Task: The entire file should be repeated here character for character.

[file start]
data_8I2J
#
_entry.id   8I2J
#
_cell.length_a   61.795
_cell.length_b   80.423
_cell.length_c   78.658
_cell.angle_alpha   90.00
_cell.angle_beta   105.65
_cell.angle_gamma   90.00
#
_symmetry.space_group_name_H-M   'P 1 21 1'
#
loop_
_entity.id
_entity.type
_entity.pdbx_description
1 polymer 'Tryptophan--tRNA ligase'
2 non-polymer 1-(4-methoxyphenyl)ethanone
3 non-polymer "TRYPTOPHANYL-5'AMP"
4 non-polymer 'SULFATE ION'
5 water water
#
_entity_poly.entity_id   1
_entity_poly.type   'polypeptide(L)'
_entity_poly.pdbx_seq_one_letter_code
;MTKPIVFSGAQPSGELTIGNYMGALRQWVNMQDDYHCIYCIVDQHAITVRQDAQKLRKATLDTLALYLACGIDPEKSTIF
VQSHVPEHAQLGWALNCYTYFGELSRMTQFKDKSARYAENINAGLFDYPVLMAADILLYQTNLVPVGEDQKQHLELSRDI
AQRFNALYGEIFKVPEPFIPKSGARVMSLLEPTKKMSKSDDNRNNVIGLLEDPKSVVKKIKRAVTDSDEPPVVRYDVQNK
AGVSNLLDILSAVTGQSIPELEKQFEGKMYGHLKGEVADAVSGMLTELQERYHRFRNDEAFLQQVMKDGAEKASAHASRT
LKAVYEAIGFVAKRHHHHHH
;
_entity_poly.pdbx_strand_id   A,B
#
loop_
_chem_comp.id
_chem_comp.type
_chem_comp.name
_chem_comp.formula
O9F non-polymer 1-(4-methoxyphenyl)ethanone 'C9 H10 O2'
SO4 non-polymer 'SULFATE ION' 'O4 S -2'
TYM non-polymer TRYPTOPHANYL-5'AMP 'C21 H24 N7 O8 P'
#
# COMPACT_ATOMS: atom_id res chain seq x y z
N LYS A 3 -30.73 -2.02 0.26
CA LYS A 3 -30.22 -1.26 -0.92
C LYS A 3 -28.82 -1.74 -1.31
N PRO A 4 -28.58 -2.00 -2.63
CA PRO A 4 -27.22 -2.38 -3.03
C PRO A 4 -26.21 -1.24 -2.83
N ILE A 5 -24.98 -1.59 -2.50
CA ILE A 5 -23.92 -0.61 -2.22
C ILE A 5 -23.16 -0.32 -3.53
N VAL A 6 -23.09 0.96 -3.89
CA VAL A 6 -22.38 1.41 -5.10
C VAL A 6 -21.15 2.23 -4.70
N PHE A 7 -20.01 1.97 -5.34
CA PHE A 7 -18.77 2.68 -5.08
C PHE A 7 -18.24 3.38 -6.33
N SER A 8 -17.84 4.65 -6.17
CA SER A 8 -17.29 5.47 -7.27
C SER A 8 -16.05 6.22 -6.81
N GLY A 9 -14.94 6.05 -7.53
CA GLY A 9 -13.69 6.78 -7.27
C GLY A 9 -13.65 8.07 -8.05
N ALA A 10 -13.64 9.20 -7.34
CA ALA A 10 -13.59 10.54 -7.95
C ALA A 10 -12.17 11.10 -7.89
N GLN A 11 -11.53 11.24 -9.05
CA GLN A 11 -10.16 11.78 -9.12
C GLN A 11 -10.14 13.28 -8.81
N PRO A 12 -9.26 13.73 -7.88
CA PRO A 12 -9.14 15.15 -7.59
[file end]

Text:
data_8I2J
#
_entry.id   8I2J
#
_cell.length_a   61.795
_cell.length_b   80.423
_cell.length_c   78.658
_cell.angle_alpha   90.00
_cell.angle_beta   105.65
_cell.angle_gamma   90.00
#
_symmetry.space_group_name_H-M   'P 1 21 1'
#
loop_
_entity.id
_entity.type
_entity.pdbx_description
1 polymer 'Tryptophan--tRNA ligase'
2 non-polymer 1-(4-methoxyphenyl)ethanone
3 non-polymer "TRYPTOPHANYL-5'AMP"
4 non-polymer 'SULFATE ION'
5 water water
#
_entity_poly.entity_id   1
_entity_poly.type   'polypeptide(L)'
_entity_poly.pdbx_seq_one_letter_code
;MTKPIVFSGAQPSGELTIGNYMGALRQWVNMQDDYHCIYCIVDQHAITVRQDAQKLRKATLDTLALYLACGIDPEKSTIF
VQSHVPEHAQLGWALNCYTYFGELSRMTQFKDKSARYAENINAGLFDYPVLMAADILLYQTNLVPVGEDQKQHLELSRDI
AQRFNALYGEIFKVPEPFIPKSGARVMSLLEPTKKMSKSDDNRNNVIGLLEDPKSVVKKIKRAVTDSDEPPVVRYDVQNK
AGVSNLLDILSAVTGQSIPELEKQFEGKMYGHLKGEVADAVSGMLTELQERYHRFRNDEAFLQQVMKDGAEKASAHASRT
LKAVYEAIGFVAKRHHHHHH
;
_entity_poly.pdbx_strand_id   A,B
#
loop_
_chem_comp.id
_chem_comp.type
_chem_comp.name
_chem_comp.formula
O9F non-polymer 1-(4-methoxyphenyl)ethanone 'C9 H10 O2'
SO4 non-polymer 'SULFATE ION' 'O4 S -2'
TYM non-polymer TRYPTOPHANYL-5'AMP 'C21 H24 N7 O8 P'
#
# COMPACT_ATOMS: atom_id res chain seq x y z
N LYS A 3 -30.73 -2.02 0.26
CA LYS A 3 -30.22 -1.26 -0.92
C LYS A 3 -28.82 -1.74 -1.31
N PRO A 4 -28.58 -2.00 -2.63
CA PRO A 4 -27.22 -2.38 -3.03
C PRO A 4 -26.21 -1.24 -2.83
N ILE A 5 -24.98 -1.59 -2.50
CA ILE A 5 -23.92 -0.61 -2.22
C ILE A 5 -23.16 -0.32 -3.53
N VAL A 6 -23.09 0.96 -3.89
CA VAL A 6 -22.38 1.41 -5.10
C VAL A 6 -21.15 2.23 -4.70
N PHE A 7 -20.01 1.97 -5.34
CA PHE A 7 -18.77 2.68 -5.08
C PHE A 7 -18.24 3.38 -6.33
N SER A 8 -17.84 4.65 -6.17
CA SER A 8 -17.29 5.47 -7.27
C SER A 8 -16.05 6.22 -6.81
N GLY A 9 -14.94 6.05 -7.53
CA GLY A 9 -13.69 6.78 -7.27
C GLY A 9 -13.65 8.07 -8.05
N ALA A 10 -13.64 9.20 -7.34
CA ALA A 10 -13.59 10.54 -7.95
C ALA A 10 -12.17 11.10 -7.89
N GLN A 11 -11.53 11.24 -9.05
CA GLN A 11 -10.16 11.78 -9.12
C GLN A 11 -10.14 13.28 -8.81
N PRO A 12 -9.26 13.73 -7.88
CA PRO A 12 -9.14 15.15 -7.59